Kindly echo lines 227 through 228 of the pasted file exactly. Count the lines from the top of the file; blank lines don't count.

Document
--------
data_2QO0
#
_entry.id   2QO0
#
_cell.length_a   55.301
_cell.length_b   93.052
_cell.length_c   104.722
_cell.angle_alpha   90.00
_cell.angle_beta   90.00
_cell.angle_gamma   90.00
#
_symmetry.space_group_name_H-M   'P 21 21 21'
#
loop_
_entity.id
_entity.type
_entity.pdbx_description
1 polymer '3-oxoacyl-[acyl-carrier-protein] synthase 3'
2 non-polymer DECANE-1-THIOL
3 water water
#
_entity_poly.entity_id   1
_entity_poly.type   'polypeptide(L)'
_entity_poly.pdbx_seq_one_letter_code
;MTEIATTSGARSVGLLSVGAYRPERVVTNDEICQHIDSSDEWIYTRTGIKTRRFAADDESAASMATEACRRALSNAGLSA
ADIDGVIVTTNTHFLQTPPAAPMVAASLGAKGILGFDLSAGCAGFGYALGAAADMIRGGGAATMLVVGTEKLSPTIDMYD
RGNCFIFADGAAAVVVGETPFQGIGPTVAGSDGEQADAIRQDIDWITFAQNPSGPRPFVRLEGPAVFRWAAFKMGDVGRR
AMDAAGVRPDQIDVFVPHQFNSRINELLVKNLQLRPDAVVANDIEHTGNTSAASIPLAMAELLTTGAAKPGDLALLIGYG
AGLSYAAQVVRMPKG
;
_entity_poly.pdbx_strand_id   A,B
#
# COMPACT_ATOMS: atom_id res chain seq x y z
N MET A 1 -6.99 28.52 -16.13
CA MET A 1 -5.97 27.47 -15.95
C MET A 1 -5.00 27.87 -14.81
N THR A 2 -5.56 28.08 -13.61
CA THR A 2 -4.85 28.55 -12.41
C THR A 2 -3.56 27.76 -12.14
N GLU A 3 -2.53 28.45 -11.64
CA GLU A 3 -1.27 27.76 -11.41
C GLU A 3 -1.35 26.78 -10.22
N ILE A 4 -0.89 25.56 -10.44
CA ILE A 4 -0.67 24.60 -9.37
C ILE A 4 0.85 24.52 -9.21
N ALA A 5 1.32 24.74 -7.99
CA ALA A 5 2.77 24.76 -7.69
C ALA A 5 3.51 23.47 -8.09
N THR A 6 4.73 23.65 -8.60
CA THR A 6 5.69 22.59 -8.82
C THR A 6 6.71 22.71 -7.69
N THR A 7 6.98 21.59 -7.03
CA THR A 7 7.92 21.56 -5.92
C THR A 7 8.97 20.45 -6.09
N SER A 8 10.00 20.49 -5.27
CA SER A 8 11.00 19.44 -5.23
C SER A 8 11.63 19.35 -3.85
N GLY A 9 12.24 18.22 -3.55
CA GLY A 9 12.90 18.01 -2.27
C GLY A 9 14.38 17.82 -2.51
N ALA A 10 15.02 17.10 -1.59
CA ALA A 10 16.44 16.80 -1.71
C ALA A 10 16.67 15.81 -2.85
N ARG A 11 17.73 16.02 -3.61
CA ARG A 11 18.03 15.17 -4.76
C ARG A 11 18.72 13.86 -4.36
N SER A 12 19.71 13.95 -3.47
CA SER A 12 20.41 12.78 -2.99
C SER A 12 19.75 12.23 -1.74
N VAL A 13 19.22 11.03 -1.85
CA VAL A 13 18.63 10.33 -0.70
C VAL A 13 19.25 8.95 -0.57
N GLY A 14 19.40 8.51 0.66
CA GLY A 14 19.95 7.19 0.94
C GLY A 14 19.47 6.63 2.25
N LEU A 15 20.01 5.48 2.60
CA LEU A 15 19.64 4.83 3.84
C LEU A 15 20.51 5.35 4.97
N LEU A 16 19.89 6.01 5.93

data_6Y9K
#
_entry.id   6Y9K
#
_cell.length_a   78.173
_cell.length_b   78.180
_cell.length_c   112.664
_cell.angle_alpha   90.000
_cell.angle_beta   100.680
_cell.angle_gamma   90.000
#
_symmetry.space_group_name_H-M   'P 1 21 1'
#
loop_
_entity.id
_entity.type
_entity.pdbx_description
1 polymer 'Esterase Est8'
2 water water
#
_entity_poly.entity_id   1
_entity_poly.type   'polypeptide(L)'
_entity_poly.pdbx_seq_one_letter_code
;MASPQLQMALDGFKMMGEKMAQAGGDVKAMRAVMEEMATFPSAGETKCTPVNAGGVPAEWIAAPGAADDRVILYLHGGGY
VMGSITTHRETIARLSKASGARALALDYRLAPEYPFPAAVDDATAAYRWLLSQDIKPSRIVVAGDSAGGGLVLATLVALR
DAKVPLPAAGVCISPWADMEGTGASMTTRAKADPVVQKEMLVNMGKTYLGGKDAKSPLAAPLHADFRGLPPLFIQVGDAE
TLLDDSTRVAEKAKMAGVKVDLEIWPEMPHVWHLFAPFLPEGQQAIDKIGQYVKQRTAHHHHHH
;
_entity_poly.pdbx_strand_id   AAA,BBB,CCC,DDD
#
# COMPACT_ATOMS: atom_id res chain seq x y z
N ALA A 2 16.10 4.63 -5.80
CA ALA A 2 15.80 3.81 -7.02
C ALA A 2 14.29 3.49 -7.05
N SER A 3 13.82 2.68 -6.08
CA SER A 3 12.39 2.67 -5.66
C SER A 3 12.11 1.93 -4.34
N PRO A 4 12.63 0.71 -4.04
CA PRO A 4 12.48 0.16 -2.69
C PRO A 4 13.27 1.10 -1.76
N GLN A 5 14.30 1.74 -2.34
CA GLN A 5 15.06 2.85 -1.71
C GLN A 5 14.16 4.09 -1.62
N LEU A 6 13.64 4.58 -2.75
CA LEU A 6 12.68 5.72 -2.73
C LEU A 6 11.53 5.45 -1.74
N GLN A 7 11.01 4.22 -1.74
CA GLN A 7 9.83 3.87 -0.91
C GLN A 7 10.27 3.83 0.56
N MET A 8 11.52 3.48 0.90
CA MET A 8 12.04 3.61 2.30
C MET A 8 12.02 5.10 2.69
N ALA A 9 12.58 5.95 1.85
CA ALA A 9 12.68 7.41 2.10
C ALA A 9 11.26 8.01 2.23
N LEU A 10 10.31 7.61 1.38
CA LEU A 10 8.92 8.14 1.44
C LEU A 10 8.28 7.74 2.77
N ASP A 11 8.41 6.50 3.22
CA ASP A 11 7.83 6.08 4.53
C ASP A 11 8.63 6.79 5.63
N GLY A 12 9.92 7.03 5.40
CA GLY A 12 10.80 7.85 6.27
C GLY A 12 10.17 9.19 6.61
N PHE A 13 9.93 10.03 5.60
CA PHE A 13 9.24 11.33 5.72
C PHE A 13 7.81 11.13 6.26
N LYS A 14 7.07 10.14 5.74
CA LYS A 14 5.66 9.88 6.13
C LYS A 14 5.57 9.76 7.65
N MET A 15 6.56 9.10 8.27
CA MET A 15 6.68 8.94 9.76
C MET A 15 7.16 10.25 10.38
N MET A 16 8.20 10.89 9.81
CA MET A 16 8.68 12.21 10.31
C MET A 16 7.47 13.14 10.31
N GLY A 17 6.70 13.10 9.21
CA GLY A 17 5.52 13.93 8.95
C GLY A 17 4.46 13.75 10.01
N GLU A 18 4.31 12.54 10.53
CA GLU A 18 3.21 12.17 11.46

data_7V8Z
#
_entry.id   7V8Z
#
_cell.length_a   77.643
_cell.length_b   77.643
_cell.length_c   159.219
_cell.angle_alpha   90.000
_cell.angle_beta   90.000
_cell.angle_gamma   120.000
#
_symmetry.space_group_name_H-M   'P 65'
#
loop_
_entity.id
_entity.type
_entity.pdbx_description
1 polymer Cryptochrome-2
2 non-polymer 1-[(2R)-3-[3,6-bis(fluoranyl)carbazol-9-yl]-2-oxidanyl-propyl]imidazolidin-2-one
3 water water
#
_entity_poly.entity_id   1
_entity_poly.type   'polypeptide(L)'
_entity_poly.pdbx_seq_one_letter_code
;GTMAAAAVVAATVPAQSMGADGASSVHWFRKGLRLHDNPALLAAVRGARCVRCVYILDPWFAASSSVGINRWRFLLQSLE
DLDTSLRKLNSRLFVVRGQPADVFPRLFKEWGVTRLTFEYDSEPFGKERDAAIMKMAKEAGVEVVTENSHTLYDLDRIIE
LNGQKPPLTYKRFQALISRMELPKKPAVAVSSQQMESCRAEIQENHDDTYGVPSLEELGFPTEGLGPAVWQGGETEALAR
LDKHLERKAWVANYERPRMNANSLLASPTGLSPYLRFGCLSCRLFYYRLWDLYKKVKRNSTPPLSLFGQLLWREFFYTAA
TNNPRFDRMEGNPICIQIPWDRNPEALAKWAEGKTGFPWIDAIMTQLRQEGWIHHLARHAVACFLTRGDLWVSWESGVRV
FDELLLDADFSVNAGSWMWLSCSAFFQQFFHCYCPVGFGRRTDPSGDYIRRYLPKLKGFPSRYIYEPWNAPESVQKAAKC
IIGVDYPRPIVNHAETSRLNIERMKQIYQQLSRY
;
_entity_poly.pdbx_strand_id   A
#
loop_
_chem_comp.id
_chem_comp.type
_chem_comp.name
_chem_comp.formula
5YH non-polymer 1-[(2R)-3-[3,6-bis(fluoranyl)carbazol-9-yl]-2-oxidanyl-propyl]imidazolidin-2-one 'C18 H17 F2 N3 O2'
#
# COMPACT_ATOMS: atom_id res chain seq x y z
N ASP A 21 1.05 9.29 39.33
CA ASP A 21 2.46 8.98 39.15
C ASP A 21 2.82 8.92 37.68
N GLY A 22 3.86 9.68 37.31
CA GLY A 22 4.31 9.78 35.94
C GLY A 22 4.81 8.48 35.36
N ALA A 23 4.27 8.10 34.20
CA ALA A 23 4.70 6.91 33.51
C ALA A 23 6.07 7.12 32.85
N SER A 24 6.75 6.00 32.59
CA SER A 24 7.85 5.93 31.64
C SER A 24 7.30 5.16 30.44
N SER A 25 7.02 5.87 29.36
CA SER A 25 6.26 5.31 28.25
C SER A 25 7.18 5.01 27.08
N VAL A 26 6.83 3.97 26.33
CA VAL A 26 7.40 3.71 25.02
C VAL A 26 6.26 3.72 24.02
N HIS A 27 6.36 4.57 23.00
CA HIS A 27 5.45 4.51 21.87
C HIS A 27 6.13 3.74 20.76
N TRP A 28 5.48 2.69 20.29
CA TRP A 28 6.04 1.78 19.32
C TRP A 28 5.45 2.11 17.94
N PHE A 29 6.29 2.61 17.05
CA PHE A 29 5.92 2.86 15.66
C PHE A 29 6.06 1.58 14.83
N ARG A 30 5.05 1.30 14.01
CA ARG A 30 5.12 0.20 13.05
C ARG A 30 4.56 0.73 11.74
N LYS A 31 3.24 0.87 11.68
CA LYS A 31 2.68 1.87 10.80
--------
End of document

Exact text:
N PHE A 29 6.29 2.61 17.05
CA PHE A 29 5.92 2.86 15.66